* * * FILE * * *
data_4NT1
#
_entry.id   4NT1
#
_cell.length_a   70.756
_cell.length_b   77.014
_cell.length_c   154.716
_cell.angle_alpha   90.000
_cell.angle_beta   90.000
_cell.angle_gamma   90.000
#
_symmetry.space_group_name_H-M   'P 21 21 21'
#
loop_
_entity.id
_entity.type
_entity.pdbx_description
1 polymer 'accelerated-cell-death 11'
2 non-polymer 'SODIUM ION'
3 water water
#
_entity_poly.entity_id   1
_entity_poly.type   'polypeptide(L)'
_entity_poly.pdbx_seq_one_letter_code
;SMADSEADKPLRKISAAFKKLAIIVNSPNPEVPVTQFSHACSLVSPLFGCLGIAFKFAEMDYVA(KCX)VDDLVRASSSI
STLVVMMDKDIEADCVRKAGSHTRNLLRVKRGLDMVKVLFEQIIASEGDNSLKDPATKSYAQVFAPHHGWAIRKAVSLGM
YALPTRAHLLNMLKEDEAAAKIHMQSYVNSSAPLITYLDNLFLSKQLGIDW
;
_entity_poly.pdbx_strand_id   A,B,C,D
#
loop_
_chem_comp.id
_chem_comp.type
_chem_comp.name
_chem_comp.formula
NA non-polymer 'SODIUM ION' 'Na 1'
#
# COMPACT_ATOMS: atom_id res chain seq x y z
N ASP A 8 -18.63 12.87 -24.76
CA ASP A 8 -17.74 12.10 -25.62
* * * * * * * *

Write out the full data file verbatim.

data_4NT1
#
_entry.id   4NT1
#
_cell.length_a   70.756
_cell.length_b   77.014
_cell.length_c   154.716
_cell.angle_alpha   90.000
_cell.angle_beta   90.000
_cell.angle_gamma   90.000
#
_symmetry.space_group_name_H-M   'P 21 21 21'
#
loop_
_entity.id
_entity.type
_entity.pdbx_description
1 polymer 'accelerated-cell-death 11'
2 non-polymer 'SODIUM ION'
3 water water
#
_entity_poly.entity_id   1
_entity_poly.type   'polypeptide(L)'
_entity_poly.pdbx_seq_one_letter_code
;SMADSEADKPLRKISAAFKKLAIIVNSPNPEVPVTQFSHACSLVSPLFGCLGIAFKFAEMDYVA(KCX)VDDLVRASSSI
STLVVMMDKDIEADCVRKAGSHTRNLLRVKRGLDMVKVLFEQIIASEGDNSLKDPATKSYAQVFAPHHGWAIRKAVSLGM
YALPTRAHLLNMLKEDEAAAKIHMQSYVNSSAPLITYLDNLFLSKQLGIDW
;
_entity_poly.pdbx_strand_id   A,B,C,D
#
loop_
_chem_comp.id
_chem_comp.type
_chem_comp.name
_chem_comp.formula
NA non-polymer 'SODIUM ION' 'Na 1'
#
# COMPACT_ATOMS: atom_id res chain seq x y z
N ASP A 8 -18.63 12.87 -24.76
CA ASP A 8 -17.74 12.10 -25.62